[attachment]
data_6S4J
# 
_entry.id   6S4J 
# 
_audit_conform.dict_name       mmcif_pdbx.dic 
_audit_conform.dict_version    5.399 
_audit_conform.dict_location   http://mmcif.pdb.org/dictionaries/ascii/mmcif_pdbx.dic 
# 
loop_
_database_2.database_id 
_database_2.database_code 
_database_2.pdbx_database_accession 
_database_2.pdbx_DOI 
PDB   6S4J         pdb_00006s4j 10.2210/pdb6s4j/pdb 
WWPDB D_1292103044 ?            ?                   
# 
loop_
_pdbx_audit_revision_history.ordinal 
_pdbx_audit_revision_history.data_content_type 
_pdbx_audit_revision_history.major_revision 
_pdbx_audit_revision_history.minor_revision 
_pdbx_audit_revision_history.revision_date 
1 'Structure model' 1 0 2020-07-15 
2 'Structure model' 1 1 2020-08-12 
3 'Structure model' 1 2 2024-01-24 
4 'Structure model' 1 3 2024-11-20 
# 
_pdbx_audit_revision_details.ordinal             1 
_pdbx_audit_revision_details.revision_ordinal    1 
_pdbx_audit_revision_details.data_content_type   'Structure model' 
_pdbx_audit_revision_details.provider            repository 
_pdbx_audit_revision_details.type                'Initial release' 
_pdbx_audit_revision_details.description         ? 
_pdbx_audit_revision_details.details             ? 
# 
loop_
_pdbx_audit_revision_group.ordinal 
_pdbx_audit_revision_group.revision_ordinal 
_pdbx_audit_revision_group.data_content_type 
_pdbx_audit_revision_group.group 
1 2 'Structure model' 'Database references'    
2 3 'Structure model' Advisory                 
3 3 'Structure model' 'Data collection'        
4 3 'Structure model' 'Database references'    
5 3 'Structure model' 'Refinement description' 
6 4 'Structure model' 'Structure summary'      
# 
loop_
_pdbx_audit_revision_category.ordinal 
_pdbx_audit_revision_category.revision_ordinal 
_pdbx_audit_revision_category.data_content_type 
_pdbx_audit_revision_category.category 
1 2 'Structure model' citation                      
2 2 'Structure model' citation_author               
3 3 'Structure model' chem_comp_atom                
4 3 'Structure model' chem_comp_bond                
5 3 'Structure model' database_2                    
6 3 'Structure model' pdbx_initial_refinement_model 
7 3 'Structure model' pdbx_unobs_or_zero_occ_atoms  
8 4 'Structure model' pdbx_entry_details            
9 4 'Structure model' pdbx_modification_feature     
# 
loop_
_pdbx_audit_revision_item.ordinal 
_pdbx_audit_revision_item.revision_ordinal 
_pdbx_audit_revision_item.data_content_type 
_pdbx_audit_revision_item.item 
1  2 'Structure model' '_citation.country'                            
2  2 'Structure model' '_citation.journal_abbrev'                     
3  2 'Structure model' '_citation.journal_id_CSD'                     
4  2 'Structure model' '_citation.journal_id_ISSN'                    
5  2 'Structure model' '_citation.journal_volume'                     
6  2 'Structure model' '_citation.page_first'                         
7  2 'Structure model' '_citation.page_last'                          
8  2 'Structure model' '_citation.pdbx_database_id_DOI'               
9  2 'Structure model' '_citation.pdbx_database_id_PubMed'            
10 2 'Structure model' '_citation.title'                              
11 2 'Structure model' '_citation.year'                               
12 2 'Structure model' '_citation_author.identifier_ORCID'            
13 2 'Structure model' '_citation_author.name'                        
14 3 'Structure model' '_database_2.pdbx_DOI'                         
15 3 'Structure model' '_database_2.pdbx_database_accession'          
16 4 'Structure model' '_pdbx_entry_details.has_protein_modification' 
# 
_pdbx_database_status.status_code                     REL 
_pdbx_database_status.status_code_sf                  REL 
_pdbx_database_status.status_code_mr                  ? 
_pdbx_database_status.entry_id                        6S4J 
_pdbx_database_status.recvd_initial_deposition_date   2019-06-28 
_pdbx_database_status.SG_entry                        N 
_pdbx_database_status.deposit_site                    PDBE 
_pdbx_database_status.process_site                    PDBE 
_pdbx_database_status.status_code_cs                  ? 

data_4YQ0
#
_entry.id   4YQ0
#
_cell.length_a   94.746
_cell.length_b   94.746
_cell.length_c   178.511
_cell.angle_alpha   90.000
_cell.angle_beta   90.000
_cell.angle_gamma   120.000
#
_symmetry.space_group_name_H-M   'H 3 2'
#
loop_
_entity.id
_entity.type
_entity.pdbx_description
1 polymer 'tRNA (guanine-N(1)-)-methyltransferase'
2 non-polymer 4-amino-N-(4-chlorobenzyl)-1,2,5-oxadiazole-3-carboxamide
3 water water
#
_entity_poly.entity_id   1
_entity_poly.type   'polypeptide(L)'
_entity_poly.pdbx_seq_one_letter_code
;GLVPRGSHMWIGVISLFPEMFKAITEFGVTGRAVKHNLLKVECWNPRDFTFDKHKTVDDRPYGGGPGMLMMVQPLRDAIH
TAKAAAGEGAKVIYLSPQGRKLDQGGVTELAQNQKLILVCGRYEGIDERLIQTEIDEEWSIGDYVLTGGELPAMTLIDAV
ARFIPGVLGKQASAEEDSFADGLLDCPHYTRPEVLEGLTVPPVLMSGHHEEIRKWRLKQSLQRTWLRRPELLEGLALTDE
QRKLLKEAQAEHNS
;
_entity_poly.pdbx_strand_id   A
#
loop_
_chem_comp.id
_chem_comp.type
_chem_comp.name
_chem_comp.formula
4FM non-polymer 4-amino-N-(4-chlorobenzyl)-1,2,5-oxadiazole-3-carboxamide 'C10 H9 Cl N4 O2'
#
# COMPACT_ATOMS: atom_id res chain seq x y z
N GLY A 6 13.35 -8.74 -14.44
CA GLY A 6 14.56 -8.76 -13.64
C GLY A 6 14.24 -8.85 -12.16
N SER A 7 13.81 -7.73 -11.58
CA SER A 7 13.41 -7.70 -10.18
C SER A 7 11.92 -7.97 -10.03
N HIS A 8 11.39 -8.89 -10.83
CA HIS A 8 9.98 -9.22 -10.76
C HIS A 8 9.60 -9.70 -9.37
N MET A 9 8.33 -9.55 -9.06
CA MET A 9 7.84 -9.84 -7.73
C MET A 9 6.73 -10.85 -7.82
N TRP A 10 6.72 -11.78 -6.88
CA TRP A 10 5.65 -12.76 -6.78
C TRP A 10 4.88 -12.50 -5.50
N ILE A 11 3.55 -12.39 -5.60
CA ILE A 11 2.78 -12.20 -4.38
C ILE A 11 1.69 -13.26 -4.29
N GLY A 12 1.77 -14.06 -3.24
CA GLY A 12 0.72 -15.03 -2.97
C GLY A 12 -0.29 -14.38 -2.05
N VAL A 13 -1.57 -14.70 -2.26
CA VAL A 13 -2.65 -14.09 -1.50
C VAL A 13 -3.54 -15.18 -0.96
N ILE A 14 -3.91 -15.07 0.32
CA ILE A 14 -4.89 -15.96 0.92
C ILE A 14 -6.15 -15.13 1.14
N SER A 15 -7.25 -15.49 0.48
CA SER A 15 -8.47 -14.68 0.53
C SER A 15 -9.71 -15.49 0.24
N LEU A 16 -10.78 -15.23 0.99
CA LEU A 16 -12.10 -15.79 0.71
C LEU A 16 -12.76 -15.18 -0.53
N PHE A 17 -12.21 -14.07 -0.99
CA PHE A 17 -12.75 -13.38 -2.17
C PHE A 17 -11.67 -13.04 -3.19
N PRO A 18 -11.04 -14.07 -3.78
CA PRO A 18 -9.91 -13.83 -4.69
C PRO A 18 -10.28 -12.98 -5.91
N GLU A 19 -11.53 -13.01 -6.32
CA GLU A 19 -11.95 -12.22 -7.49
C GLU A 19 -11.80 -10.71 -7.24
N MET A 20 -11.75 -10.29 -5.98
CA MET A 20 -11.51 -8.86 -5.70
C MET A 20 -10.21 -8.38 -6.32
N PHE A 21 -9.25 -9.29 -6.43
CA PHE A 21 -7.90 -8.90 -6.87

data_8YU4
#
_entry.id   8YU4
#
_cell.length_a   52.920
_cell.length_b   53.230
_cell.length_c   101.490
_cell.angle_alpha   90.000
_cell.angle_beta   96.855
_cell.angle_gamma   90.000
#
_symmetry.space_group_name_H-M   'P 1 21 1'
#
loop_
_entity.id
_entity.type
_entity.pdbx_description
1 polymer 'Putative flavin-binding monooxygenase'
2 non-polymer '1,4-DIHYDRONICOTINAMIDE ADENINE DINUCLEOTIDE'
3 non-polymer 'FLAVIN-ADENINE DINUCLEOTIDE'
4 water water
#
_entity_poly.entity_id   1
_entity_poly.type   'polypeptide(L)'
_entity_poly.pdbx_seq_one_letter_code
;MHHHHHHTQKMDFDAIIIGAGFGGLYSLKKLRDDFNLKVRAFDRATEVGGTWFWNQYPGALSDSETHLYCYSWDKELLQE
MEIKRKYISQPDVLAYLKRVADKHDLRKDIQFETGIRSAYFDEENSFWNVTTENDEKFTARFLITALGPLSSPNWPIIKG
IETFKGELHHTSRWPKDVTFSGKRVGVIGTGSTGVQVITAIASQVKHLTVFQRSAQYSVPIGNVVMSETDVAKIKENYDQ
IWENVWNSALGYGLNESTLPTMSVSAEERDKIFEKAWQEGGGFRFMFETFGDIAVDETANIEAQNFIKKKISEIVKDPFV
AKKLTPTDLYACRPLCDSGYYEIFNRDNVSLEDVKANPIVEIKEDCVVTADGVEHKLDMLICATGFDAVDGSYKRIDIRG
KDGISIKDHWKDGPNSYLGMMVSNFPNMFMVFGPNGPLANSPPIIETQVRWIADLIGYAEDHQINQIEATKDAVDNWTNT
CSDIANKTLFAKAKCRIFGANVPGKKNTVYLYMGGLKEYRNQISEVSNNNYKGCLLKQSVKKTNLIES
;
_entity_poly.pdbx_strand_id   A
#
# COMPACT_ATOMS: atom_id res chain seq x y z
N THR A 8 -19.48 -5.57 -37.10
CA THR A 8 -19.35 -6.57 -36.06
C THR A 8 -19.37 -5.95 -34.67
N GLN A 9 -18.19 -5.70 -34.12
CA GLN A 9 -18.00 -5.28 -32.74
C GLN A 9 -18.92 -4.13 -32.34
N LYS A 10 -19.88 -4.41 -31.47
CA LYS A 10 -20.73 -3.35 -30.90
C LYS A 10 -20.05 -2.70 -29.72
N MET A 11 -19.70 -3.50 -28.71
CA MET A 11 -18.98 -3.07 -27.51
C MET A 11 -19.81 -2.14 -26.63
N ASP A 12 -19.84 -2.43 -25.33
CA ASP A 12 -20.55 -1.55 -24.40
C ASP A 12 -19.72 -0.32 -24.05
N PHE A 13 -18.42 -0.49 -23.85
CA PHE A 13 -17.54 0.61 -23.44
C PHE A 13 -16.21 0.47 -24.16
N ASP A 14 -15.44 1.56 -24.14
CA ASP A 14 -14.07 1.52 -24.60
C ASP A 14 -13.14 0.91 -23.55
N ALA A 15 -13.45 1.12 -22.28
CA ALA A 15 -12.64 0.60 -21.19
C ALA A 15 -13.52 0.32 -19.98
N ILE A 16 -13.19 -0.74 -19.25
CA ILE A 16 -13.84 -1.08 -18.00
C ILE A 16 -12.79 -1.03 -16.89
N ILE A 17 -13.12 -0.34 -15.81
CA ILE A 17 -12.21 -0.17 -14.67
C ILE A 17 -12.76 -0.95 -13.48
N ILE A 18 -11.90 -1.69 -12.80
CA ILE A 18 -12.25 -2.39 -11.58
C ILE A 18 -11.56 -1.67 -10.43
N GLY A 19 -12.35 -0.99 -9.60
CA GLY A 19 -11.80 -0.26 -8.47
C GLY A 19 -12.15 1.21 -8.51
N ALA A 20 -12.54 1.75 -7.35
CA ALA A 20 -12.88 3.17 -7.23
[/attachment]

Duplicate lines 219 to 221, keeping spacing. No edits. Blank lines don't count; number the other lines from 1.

N GLN A 9 -18.19 -5.70 -34.12
CA GLN A 9 -18.00 -5.28 -32.74
C GLN A 9 -18.92 -4.13 -32.34